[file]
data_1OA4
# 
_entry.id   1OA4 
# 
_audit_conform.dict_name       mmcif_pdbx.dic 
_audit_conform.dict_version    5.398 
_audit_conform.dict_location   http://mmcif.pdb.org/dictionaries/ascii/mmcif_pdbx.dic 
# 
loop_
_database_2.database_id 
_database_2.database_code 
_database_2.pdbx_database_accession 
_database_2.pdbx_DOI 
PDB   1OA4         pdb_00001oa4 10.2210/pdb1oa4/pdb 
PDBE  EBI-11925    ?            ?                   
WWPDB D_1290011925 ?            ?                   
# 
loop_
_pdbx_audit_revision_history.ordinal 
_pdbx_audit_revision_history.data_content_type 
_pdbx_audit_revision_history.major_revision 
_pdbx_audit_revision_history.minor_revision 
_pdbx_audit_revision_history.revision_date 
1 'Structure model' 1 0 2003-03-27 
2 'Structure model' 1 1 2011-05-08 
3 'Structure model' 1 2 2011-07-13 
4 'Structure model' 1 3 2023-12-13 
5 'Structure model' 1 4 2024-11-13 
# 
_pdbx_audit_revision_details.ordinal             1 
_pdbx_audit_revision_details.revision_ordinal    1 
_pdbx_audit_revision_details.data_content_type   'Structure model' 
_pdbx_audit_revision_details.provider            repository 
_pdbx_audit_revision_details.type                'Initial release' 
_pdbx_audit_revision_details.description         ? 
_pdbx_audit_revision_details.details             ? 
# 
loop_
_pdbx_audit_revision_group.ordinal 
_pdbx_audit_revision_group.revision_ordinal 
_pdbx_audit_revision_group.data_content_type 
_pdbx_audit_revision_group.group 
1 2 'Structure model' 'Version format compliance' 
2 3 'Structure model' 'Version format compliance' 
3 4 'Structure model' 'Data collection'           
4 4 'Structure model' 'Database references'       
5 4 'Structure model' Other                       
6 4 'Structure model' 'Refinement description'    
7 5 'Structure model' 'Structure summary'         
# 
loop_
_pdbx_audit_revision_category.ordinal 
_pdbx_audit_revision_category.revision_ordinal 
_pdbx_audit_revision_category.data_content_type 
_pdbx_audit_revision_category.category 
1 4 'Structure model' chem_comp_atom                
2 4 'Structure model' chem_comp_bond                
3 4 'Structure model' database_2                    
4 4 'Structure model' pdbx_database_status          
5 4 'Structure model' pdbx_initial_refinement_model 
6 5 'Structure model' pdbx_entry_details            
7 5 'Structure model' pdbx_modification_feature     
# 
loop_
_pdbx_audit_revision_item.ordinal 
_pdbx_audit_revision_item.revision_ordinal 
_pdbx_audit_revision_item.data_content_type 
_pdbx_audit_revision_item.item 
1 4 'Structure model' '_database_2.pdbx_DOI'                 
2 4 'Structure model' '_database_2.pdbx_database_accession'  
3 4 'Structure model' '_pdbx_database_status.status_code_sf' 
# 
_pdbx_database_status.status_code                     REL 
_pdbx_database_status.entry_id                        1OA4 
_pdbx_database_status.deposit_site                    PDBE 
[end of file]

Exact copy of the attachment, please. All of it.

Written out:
data_1OA4
# 
_entry.id   1OA4 
# 
_audit_conform.dict_name       mmcif_pdbx.dic 
_audit_conform.dict_version    5.398 
_audit_conform.dict_location   http://mmcif.pdb.org/dictionaries/ascii/mmcif_pdbx.dic 
# 
loop_
_database_2.database_id 
_database_2.database_code 
_database_2.pdbx_database_accession 
_database_2.pdbx_DOI 
PDB   1OA4         pdb_00001oa4 10.2210/pdb1oa4/pdb 
PDBE  EBI-11925    ?            ?                   
WWPDB D_1290011925 ?            ?                   
# 
loop_
_pdbx_audit_revision_history.ordinal 
_pdbx_audit_revision_history.data_content_type 
_pdbx_audit_revision_history.major_revision 
_pdbx_audit_revision_history.minor_revision 
_pdbx_audit_revision_history.revision_date 
1 'Structure model' 1 0 2003-03-27 
2 'Structure model' 1 1 2011-05-08 
3 'Structure model' 1 2 2011-07-13 
4 'Structure model' 1 3 2023-12-13 
5 'Structure model' 1 4 2024-11-13 
# 
_pdbx_audit_revision_details.ordinal             1 
_pdbx_audit_revision_details.revision_ordinal    1 
_pdbx_audit_revision_details.data_content_type   'Structure model' 
_pdbx_audit_revision_details.provider            repository 
_pdbx_audit_revision_details.type                'Initial release' 
_pdbx_audit_revision_details.description         ? 
_pdbx_audit_revision_details.details             ? 
# 
loop_
_pdbx_audit_revision_group.ordinal 
_pdbx_audit_revision_group.revision_ordinal 
_pdbx_audit_revision_group.data_content_type 
_pdbx_audit_revision_group.group 
1 2 'Structure model' 'Version format compliance' 
2 3 'Structure model' 'Version format compliance' 
3 4 'Structure model' 'Data collection'           
4 4 'Structure model' 'Database references'       
5 4 'Structure model' Other                       
6 4 'Structure model' 'Refinement description'    
7 5 'Structure model' 'Structure summary'         
# 
loop_
_pdbx_audit_revision_category.ordinal 
_pdbx_audit_revision_category.revision_ordinal 
_pdbx_audit_revision_category.data_content_type 
_pdbx_audit_revision_category.category 
1 4 'Structure model' chem_comp_atom                
2 4 'Structure model' chem_comp_bond                
3 4 'Structure model' database_2                    
4 4 'Structure model' pdbx_database_status          
5 4 'Structure model' pdbx_initial_refinement_model 
6 5 'Structure model' pdbx_entry_details            
7 5 'Structure model' pdbx_modification_feature     
# 
loop_
_pdbx_audit_revision_item.ordinal 
_pdbx_audit_revision_item.revision_ordinal 
_pdbx_audit_revision_item.data_content_type 
_pdbx_audit_revision_item.item 
1 4 'Structure model' '_database_2.pdbx_DOI'                 
2 4 'Structure model' '_database_2.pdbx_database_accession'  
3 4 'Structure model' '_pdbx_database_status.status_code_sf' 
# 
_pdbx_database_status.status_code                     REL 
_pdbx_database_status.entry_id                        1OA4 
_pdbx_database_status.deposit_site                    PDBE 